Polarization is the orientation of waves to a particular direction: not the direction the waves are traveling, but a direction perpendicular to that. For example, a taught string disturbed, producing a wave-motion traveling down the string consisting of a (traveling) displacement of the string in a particular direction, e.g., up/down, left/right, or along some diagonal. Such a case is polarized in the particular direction, but sound waves are not polarized: it is an oscillation of pressure at each point rather than a displacement of something in some specific direction.
Electromagnetic radiation (EMR) is naturally polarized (in the manner of the string's wave) but typically beams of EMR include displacements in all directions, having no direction as particular and the EMR is termed unpolarized, reserving the term polarized for any tendency towards particular directions. Thus EMR can be partially polarized, just a little, or a lot. Astronomical EMR with such polarization include maser radiation, synchrotron radiation, radiation from active galaxies, pulsars, the cosmic microwave background, and light scattered by dust. Magnetic fields affect EMR polarization and polarimetric observation often aims at learning about such magnetic fields. Polarization of EMR from dust suggests non-spherical grains that are aligned, e.g., by a magnetic field. The polarization may be detected in the absorption of starlight, in which case, a number of stars showing identical polarization suggests it was caused by an interstellar cloud in the foreground rather than from the individual star systems.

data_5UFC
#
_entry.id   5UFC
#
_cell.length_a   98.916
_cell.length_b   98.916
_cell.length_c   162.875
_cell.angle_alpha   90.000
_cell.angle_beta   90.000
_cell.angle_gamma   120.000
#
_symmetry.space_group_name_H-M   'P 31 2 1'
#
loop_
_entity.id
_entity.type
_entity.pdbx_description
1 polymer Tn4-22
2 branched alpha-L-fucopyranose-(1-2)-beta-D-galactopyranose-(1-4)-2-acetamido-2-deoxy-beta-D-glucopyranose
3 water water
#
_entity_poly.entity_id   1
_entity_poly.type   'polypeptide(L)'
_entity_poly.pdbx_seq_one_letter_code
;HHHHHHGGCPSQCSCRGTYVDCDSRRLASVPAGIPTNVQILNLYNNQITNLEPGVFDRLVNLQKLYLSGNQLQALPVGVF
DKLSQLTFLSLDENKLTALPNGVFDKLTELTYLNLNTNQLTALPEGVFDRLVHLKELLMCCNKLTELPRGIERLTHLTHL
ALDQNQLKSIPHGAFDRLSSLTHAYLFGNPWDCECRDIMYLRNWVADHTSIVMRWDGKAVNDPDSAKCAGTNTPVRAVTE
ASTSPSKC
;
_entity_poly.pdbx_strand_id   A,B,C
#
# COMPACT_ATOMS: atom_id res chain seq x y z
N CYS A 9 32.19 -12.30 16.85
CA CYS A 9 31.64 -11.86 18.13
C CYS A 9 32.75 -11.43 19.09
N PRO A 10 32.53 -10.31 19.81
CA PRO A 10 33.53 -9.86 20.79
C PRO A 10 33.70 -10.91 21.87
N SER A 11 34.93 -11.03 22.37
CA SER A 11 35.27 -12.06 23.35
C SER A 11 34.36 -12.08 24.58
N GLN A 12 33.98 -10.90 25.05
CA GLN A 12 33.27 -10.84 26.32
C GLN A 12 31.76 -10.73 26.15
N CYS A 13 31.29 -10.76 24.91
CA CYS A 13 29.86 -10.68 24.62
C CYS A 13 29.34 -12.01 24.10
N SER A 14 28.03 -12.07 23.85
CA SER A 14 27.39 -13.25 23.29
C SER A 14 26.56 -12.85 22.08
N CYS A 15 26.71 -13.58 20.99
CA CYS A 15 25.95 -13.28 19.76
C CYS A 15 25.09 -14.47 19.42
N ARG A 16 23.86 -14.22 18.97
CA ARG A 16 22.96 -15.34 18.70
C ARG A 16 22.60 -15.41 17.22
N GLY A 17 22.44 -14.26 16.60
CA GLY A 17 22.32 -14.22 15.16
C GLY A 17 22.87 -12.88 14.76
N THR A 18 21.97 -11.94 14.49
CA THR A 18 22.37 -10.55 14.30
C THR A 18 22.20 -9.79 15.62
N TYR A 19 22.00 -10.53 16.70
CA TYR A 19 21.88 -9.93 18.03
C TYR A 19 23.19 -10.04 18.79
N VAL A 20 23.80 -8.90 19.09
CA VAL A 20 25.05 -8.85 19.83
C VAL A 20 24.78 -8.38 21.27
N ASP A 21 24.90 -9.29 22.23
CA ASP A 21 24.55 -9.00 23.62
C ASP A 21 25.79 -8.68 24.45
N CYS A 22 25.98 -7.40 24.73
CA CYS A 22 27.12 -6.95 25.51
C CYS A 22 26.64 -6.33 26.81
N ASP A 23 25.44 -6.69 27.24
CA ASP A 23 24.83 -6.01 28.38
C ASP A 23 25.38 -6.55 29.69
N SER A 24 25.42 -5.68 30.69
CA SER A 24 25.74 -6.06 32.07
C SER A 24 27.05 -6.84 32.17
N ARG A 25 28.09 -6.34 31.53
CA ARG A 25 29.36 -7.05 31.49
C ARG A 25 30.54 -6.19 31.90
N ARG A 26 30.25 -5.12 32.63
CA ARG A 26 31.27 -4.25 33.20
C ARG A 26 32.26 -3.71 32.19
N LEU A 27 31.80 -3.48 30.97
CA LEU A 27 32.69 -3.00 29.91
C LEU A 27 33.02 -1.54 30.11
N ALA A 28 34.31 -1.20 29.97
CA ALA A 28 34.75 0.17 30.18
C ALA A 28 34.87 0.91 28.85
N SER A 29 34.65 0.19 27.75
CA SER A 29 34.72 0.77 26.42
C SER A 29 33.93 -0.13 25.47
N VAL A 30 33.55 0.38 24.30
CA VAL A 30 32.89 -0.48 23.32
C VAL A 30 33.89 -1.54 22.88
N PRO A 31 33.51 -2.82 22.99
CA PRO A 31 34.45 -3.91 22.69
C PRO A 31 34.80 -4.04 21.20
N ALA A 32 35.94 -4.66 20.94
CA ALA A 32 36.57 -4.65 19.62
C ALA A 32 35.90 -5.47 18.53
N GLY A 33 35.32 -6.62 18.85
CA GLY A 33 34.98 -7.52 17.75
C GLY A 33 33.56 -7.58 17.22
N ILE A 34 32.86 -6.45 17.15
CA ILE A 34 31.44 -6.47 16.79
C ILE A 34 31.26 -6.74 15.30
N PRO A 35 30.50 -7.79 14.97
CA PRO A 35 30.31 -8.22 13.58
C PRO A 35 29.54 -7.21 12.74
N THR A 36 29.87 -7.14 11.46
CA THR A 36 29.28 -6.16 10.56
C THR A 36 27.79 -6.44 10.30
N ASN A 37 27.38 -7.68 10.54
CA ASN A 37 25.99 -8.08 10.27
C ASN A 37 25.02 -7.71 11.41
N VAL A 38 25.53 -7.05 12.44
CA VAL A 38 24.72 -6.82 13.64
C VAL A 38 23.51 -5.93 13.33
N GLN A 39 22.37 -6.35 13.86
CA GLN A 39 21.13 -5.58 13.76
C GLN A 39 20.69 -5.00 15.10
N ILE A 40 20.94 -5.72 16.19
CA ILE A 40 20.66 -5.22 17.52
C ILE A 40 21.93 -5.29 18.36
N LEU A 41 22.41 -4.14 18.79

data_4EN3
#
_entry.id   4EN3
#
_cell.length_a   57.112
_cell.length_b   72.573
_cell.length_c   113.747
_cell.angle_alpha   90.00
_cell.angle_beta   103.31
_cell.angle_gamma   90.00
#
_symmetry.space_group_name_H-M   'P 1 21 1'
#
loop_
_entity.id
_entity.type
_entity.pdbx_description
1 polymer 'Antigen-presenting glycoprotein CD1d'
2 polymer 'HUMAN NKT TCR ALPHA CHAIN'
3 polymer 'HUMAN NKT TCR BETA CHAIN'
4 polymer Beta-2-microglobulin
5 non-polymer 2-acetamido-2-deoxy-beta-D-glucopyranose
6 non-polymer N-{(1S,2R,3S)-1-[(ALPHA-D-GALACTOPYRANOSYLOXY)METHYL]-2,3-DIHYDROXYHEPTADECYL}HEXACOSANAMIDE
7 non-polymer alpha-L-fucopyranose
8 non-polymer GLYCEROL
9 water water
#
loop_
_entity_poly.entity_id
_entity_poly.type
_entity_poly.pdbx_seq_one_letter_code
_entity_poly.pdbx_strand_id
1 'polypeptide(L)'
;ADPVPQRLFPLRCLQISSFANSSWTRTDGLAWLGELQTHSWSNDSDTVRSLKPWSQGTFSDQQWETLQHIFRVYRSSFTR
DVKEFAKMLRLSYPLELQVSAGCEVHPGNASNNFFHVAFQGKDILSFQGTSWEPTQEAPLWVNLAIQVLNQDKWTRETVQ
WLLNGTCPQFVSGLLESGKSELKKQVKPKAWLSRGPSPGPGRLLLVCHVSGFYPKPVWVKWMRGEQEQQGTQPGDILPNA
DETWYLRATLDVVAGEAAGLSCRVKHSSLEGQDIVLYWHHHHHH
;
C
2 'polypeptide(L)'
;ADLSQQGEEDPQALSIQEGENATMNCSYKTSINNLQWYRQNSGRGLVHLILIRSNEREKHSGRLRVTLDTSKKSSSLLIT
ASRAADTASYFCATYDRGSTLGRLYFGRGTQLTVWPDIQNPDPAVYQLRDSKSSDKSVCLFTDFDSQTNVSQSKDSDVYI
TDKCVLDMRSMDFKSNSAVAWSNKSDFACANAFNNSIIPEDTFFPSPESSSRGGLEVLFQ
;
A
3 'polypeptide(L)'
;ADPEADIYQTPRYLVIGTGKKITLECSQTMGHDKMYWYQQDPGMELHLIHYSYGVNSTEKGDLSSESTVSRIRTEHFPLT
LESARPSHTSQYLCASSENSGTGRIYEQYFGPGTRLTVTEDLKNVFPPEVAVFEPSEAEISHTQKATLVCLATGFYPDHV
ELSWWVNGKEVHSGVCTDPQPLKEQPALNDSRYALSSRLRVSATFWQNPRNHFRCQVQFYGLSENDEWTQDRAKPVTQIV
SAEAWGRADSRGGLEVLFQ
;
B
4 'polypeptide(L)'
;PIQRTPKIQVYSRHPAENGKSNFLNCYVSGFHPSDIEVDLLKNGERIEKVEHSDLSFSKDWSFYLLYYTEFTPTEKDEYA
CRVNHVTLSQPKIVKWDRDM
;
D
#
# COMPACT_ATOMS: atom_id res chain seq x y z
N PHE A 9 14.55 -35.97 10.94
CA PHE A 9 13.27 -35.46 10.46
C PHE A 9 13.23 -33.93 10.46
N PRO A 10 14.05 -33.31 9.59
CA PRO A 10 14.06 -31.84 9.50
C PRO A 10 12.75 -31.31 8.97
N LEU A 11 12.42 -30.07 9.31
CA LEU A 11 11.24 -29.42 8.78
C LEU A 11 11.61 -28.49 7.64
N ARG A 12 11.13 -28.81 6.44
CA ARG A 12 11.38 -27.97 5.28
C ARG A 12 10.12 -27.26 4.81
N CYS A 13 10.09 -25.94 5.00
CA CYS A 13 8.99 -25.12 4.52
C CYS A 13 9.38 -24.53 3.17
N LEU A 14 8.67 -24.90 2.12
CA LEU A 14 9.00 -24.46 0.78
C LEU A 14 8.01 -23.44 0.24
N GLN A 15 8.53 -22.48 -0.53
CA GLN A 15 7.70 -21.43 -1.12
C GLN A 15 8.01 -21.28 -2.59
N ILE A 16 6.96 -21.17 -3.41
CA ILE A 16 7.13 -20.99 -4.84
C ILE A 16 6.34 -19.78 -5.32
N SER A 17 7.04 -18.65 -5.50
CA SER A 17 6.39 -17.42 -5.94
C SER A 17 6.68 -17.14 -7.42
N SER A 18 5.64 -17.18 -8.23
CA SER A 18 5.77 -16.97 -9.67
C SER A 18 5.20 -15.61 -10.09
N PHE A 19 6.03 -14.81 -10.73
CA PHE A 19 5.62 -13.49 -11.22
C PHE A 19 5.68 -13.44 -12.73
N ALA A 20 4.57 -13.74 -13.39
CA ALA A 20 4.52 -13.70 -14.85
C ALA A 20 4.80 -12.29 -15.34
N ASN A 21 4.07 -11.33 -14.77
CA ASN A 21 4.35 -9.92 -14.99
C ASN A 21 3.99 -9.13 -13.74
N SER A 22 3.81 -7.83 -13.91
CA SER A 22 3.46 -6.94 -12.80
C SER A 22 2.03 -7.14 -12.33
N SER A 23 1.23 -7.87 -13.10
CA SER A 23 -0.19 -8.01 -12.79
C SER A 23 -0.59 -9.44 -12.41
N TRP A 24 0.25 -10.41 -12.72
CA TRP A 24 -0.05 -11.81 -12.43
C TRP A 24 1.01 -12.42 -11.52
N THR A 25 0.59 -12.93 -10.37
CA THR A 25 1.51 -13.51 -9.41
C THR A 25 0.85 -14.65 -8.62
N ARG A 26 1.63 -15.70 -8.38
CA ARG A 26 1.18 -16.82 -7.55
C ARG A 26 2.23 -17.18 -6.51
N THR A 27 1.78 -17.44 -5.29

Polarization can be linear (as above, e.g., like polarized sunglasses) or circular, in which the wave's oscillation such that the direction of displacement is oscillating in a circle. On a string, it would be a traveling spiral. The rotation is either rightward or leftward (according to the right hand rule), termed right-hand circular polarization (or RHCP) or left-hand circular polarization (or LHCP). Circular polarization is equivalent to two simultaneous linear polarizations, out of phase by a quarter wavelength. Such simultaneous linear polarizations can also be out of phase by other fractions of a wavelength, which produce additional kinds of polarization.